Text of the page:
A founder of Countrywide Financial warned three years before the housing market collapsed that his company could face "financial and reputational catastrophe" if it continued holding certain risky mortgages on its balance sheet. Still, Countrywide continued to sell these loans to investors.
Bank of America refinanced a $156,491 Countrywide loan for a 24-year-old mobile home into a government-backed mortgage. The borrower, who also managed to roll credit card debt into the loan, was behind on his payments at the time of the refinancing.
And a Merrill Lynch consultant vented in an internal email that the Wall Street firm seemed unfazed by issues with mortgage standards. "Makes you wonder why we have due diligence performed other than making sure the loan closed."
Documents released as part of the $16.65 billion settlement in recent days between Bank of America and the Justice Department read like a highlight reel of the mortgage sins that fed the 2008 financial crisis. As part of the deal, the bank and the Justice Department agreed to a "statement of facts" that offers a window into some of the darkest corners of the Countrywide and Merrill mortgage machine that was responsible for funneling a stream of troubled loans that helped devastate the global financial system.
At this point, six years after the financial crisis, the excesses and failings of Countrywide and Merrill, which Bank of America acquired, are the stuff of Wall Street legend. But the 30-page document, which is replete with many internal emails from the likes of Countrywide's co-founder, Angelo Mozilo, underscores the extent of the problems at these firms.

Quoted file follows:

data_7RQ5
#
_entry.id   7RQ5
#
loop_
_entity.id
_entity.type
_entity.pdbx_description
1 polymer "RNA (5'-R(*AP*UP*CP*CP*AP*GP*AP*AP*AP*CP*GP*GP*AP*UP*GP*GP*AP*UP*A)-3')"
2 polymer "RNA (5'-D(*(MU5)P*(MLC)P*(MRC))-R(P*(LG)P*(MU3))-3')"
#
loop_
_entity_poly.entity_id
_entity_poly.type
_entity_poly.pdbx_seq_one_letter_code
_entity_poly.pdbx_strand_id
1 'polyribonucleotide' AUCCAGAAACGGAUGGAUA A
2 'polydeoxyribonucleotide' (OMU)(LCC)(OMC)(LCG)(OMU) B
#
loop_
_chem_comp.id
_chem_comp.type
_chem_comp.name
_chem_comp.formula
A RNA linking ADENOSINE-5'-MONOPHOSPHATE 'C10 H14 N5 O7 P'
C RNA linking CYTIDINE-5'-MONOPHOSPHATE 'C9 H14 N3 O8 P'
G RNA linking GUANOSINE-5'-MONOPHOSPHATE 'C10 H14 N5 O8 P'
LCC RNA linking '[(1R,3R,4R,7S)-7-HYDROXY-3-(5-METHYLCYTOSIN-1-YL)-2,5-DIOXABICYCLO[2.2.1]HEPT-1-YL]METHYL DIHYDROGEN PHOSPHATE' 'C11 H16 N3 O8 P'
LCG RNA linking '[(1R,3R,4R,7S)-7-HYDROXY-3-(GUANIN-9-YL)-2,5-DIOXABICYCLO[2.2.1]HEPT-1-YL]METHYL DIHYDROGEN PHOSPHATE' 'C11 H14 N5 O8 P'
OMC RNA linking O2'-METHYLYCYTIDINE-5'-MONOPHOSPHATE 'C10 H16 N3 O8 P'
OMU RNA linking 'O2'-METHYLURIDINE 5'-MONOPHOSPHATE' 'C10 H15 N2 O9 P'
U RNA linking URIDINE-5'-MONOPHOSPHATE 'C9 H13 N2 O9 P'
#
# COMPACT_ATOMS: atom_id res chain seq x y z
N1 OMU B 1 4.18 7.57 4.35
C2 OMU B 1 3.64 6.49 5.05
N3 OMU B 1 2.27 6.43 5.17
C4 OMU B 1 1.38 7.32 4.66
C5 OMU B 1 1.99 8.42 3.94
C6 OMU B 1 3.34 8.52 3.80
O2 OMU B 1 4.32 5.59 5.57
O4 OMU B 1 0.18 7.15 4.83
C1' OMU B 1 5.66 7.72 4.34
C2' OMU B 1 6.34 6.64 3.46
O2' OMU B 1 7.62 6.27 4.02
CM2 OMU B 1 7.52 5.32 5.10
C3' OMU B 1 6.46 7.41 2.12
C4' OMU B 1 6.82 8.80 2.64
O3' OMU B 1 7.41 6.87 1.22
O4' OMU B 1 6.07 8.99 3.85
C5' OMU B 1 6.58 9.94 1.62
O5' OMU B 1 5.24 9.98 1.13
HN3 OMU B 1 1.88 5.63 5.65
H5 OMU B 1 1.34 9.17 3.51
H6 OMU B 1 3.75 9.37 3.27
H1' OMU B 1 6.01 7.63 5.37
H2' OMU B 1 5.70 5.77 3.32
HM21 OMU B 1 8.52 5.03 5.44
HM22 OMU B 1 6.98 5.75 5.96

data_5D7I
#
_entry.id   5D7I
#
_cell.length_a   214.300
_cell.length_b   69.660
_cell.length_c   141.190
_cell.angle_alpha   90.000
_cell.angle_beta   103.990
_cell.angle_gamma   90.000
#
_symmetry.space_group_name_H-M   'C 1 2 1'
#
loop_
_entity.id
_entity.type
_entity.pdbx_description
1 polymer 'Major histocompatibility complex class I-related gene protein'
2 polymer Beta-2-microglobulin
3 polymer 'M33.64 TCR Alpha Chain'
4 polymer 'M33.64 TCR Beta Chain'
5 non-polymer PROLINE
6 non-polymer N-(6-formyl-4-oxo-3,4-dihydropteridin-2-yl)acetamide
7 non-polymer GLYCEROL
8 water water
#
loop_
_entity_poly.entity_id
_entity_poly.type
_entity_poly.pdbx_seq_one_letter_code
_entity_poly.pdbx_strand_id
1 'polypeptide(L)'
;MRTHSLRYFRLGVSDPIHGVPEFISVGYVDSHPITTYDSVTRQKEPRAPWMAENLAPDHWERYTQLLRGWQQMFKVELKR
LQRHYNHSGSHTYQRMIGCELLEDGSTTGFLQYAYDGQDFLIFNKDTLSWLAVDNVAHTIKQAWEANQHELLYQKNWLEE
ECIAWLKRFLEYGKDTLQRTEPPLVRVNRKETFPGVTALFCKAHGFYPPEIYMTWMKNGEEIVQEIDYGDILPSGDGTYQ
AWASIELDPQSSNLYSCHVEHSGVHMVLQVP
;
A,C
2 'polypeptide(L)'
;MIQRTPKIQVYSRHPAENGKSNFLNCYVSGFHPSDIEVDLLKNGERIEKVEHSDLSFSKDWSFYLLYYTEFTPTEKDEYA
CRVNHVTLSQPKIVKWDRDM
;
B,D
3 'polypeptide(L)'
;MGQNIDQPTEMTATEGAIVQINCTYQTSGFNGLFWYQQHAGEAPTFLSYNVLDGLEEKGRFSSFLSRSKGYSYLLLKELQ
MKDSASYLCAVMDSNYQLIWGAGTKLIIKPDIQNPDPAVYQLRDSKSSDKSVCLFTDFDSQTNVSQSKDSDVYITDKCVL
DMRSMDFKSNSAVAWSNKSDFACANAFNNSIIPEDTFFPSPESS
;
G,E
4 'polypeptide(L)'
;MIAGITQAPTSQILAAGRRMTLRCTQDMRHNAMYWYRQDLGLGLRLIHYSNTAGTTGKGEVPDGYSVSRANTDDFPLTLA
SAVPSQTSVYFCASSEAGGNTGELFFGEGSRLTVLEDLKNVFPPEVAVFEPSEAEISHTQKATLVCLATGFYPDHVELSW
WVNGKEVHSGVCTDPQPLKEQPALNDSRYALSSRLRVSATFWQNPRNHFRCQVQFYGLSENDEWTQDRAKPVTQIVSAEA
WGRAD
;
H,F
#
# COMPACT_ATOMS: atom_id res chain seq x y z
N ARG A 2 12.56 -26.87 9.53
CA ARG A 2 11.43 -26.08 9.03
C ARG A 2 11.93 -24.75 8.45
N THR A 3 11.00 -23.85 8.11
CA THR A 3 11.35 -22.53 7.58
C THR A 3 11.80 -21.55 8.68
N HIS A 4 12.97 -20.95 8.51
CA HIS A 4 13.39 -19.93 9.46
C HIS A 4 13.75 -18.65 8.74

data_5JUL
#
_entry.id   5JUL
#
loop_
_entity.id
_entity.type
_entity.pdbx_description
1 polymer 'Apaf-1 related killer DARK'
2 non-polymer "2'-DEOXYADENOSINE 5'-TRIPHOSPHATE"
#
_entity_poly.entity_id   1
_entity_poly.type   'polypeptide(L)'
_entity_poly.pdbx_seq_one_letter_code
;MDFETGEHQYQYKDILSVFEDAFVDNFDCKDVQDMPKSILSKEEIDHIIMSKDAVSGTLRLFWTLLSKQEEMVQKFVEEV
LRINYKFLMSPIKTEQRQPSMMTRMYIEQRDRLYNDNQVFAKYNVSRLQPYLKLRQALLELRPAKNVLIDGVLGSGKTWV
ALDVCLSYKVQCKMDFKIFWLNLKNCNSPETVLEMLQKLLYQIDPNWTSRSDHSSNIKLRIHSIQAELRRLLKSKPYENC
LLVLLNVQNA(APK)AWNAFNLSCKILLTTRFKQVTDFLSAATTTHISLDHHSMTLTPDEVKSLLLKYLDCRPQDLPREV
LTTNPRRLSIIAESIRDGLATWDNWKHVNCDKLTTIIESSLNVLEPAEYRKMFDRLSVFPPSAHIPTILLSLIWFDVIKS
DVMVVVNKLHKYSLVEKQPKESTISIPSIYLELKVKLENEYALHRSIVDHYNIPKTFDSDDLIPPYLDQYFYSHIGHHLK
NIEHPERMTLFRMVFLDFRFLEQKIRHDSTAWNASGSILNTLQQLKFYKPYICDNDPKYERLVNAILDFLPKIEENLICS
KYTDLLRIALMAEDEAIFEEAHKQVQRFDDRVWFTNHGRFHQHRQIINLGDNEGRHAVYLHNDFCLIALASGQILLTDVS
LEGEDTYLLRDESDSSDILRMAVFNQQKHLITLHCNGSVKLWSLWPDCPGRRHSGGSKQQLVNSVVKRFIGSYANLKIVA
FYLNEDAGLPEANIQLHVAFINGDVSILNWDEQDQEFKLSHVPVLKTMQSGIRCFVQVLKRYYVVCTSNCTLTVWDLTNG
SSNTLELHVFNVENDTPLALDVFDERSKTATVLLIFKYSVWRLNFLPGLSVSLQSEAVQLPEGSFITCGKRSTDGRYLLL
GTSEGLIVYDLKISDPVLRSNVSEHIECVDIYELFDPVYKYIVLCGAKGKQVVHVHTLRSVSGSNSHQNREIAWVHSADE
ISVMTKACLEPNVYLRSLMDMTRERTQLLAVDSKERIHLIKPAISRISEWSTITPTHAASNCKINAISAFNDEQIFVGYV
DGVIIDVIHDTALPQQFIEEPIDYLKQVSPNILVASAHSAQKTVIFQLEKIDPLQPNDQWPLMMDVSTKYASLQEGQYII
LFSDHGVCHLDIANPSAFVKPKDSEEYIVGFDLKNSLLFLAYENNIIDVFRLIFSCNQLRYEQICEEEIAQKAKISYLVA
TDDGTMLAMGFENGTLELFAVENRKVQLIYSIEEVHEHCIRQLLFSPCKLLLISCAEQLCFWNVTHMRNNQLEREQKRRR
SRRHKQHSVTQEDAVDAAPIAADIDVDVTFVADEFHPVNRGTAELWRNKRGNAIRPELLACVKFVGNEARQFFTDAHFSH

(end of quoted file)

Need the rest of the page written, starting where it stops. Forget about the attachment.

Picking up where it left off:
In past federal mortgage settlements, some critics have said the statement of facts lacked specifics. Some banks' lawyers have been wary of agreeing to too many details in these documents, fearing they can provide a road map for future litigation.
On Thursday, the Securities and Exchange Commission also struck a settlement with the bank, which admitted wrongdoing as part of that agreement.
The settlement comes as federal prosecutors in Los Angeles are preparing a lawsuit against Mozilo, who built Countrywide into one of the nation's largest mortgage lenders before Bank of America acquired the company in 2008.
Mozilo's lawyer, David Siegel, said, "There is no sound or fair basis, in law or fact, to pursue any claim" against his client.
According to the statement of facts, Mozilo sent an email to a Countrywide executive on Aug. 1, 2005, warning about a collapse in some condominium markets in Las Vegas and Florida, which were swarming then with speculators looking for quick profits.
"I am becoming increasingly concerned about the environment surrounding the borrowers who are utilizing the pay option loan and the price level of real estate in general, but particularly relative to condos," Mozilo wrote, according to the Justice Department documents.
Mozilo said Countrywide should stop holding those loans on its books. Yet for the next two years, according to the documents, Countrywide continued to originate pay option loans — which had interest rates that would reset after a few years — and sell them to Wall Street.
The Justice Department documents also show the failings of the government's efforts to protect itself against insuring defective mortgages.
One Bank of America employee describes trying to "trick" a system that screened mortgages that the Federal Housing Administration agreed to insure.
When using this system, Bank of America sometimes changed an applicant's financial information and resubmitted the loan many times to try for approval. In at least one case, a Bank of America underwriter tried to pass the FHA screening more than 40 times, according to the documents. In other cases, "underwriters regularly changed the relevant data and resubmitted the loans more than 20 times," the documents said.